Grab onto the bar as you would at any other time in this progression, and sit in a pseudo front lever position. Aggressive hollow, and pinning of the shoulders.

          Drive the hips down and straight up into your arch pulling with the lats at the same time and immediate start to turn the elbows over. As soon as you come into your arch, you MUST snap back into your hollow in order to turn over.  

         The first rep is the hardest. So don’t beat yourself up to hard.


Seated Strict Banded Bar Muscle Up Video (Click Image)


          Same as above, but in this case it is purely upper body strength, and core contraction. And in this case you hold your hollow the whole time.


Banded Bar Muscle Up (Click Image)


         Now we get to put things together. We’ve got all the pieces. Set up your band like you would for any other banded pull up.

From the top down:
Hook Grip and False Grip
Shoulders blades are pinned back and down
Lats on
Tight hollow
Feet and knees pinched together (NOT crossed!!!!)
Toes pointed

          Initiate with a several kips, getting stronger and stronger with each one, then transfer to the bar muscle up, making sure to concentrate on making the elbows rise at the same time as the shoulders. Descent is no different than the boxed version. Set your grip, lower yourself, push away and lead with your shoulders into the arch. As soon as your shoulders have reached their peak, snap back into your hollow and transition into another bar muscle up.  

Knee Drive Kip “Double Kip” (Click Image):

          This is quite simply the addition of a second kip into the Bar MU. Just as you would kip on a ring dip (More in another write up), the same applies here. In a ring dip, as soon as you press down with your arm, you drive your knees up to create upward momentum. In the Bar MU, this does not have to be exaggerated. A quick and shallow upward drive of the knees (Think knee jerk), should be enough to create more vertical drive and assist you over the bar.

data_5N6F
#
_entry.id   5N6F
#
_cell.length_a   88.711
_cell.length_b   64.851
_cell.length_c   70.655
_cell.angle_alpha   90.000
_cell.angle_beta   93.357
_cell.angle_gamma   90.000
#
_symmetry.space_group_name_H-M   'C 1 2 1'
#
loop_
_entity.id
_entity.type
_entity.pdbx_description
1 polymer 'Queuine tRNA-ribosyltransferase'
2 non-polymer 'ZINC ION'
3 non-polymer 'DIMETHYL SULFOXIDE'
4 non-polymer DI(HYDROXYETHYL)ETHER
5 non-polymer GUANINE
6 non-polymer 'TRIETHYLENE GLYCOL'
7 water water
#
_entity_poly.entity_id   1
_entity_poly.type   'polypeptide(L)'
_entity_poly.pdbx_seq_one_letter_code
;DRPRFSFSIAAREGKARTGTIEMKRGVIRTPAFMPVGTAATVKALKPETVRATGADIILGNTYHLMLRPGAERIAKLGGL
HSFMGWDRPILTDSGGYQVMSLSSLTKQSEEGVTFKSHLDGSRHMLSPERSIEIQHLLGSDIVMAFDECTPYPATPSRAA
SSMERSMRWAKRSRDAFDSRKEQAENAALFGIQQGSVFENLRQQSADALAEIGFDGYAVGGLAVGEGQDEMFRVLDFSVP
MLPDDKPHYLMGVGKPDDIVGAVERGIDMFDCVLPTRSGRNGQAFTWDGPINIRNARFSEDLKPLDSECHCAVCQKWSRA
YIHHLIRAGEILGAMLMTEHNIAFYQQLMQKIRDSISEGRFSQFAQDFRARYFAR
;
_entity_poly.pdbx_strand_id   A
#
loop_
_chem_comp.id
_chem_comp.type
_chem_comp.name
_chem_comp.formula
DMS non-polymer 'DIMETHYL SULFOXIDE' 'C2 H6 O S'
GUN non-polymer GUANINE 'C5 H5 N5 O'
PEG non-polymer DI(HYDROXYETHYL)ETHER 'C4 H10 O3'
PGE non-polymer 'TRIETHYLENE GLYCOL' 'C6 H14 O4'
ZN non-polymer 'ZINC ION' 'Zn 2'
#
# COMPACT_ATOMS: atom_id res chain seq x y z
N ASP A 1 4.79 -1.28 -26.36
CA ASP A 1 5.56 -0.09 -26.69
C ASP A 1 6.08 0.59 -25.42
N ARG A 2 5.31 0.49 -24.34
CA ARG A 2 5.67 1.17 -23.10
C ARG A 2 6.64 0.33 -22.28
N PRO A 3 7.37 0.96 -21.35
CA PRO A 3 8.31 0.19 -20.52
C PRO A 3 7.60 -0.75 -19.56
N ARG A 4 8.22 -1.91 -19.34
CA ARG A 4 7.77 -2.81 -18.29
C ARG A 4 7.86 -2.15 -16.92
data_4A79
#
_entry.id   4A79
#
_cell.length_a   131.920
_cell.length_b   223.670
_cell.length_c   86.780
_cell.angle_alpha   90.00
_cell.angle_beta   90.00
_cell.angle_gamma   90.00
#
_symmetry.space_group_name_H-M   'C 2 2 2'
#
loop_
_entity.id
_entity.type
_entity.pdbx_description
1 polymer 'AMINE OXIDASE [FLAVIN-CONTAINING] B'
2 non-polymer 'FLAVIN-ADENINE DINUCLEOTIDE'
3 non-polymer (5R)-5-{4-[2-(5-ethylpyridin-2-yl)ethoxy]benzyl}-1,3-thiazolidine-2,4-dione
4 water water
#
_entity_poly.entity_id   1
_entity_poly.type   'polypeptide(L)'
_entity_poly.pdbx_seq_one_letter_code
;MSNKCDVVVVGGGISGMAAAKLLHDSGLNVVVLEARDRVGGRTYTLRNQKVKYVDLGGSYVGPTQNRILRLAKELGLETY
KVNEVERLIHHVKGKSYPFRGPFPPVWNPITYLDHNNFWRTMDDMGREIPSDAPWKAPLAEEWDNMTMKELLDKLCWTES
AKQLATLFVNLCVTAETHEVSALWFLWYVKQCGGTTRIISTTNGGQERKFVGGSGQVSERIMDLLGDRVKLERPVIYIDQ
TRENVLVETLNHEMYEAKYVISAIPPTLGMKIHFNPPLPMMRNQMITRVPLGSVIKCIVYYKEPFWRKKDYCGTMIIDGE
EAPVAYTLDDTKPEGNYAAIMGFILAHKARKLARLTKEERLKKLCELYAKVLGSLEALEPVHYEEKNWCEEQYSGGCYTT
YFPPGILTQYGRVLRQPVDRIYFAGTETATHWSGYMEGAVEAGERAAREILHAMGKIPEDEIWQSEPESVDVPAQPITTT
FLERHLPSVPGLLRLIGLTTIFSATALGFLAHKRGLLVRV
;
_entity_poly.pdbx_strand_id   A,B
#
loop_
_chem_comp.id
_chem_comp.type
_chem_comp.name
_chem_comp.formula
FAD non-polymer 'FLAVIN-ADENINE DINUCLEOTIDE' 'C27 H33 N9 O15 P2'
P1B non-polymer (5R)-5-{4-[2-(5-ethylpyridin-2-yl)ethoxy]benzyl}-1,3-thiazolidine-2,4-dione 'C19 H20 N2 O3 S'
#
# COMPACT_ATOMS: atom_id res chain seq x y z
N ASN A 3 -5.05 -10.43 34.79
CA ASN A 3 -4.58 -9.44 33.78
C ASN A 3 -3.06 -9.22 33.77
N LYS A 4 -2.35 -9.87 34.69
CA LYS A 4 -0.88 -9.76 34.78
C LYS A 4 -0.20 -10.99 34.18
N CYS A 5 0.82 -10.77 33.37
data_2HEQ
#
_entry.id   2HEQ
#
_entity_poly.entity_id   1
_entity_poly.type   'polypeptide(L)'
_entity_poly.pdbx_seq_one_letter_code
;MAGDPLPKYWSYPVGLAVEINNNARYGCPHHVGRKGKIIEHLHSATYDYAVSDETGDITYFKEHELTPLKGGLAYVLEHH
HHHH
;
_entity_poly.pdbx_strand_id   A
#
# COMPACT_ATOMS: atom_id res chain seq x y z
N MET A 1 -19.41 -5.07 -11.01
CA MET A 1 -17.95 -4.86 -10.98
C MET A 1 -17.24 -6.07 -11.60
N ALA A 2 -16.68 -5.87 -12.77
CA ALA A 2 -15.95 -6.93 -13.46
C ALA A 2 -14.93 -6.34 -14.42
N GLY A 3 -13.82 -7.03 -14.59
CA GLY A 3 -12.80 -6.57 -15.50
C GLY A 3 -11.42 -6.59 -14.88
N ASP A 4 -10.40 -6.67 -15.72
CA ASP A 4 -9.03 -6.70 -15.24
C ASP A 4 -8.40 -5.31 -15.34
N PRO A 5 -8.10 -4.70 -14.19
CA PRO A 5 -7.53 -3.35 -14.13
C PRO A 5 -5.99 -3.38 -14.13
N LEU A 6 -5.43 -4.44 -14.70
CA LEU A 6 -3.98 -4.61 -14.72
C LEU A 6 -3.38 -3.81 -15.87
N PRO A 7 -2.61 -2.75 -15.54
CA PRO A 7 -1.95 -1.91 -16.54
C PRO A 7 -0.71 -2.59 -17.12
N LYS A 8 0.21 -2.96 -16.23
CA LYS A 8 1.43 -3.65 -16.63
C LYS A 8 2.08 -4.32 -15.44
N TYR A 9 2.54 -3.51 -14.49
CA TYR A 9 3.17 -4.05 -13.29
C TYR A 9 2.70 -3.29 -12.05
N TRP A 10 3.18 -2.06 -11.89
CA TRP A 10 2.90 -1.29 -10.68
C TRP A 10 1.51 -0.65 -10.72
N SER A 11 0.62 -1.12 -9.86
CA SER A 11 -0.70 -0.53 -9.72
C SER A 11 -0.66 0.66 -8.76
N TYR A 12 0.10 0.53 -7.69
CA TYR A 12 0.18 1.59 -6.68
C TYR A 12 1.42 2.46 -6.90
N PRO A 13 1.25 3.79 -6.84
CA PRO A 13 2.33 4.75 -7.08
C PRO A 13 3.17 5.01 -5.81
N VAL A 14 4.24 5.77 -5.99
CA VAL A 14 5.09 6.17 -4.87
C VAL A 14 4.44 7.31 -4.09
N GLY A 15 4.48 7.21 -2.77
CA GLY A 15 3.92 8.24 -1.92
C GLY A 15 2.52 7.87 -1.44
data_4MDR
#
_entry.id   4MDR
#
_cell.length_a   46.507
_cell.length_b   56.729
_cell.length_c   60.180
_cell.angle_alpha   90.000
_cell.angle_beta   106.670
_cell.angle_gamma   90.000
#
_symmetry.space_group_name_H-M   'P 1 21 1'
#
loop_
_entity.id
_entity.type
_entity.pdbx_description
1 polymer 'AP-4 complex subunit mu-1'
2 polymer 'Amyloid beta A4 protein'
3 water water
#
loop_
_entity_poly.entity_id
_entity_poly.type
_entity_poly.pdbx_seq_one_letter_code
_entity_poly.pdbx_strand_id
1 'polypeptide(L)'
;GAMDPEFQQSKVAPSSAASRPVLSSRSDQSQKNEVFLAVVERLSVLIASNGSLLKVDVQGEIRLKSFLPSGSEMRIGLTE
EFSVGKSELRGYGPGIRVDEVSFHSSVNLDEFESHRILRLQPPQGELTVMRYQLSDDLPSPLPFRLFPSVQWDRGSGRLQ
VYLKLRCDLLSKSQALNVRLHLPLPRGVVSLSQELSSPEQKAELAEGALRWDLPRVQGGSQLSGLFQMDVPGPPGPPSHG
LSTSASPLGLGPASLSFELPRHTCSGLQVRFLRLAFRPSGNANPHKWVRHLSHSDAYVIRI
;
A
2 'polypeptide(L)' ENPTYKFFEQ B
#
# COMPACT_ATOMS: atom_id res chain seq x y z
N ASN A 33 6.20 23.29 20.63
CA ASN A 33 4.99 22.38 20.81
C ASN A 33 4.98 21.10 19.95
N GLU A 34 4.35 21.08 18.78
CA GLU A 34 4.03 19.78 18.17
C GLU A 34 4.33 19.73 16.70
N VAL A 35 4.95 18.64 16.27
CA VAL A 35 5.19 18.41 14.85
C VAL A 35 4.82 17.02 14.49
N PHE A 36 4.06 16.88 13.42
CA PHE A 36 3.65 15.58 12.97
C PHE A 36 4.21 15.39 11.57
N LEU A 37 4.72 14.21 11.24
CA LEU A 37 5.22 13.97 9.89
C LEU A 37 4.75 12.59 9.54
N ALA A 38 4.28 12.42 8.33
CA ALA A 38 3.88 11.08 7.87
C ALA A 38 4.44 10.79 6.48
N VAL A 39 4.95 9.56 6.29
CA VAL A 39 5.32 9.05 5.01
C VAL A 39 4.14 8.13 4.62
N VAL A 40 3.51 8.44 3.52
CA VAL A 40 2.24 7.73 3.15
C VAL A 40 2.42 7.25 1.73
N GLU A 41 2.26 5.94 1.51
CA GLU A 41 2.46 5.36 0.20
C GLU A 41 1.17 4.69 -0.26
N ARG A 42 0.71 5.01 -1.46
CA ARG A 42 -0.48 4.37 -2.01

Strict Bar MU (Click Image):

          Everything we have covered applies at this point. We’re just removing the kip. The importance of practicing the false grip up to this point can not be overstated. And without it, you simply can not perform the strict Bar MU. From a hollow position, flexed as hard as you can, and performing the most aggressive false grip that you can, initiate a fast pull, starting your turn over immediately. It really is that simple. But the stretch require to get to that point is simply something I can’t teach, and will come with more pull ups, more false grip work, and more practice, practice, practice!


Your Action Steps:

1 – For the month of July and August try to practice some of these scales in your post or pre-workout skill work.

2 – Stuck and looking to get further, faster? Book a free goal setting session with me. Being that I am the newest coach here, I’d love to be able to meet more of you and share a few moments seeing how I can help you! Or we could just go get coffee..Email me at [email protected] and I will gladly set up a time to connect!

Start here

Book a free intro today so we can learn all about you, your goals and how we can help you reach them
Free Intro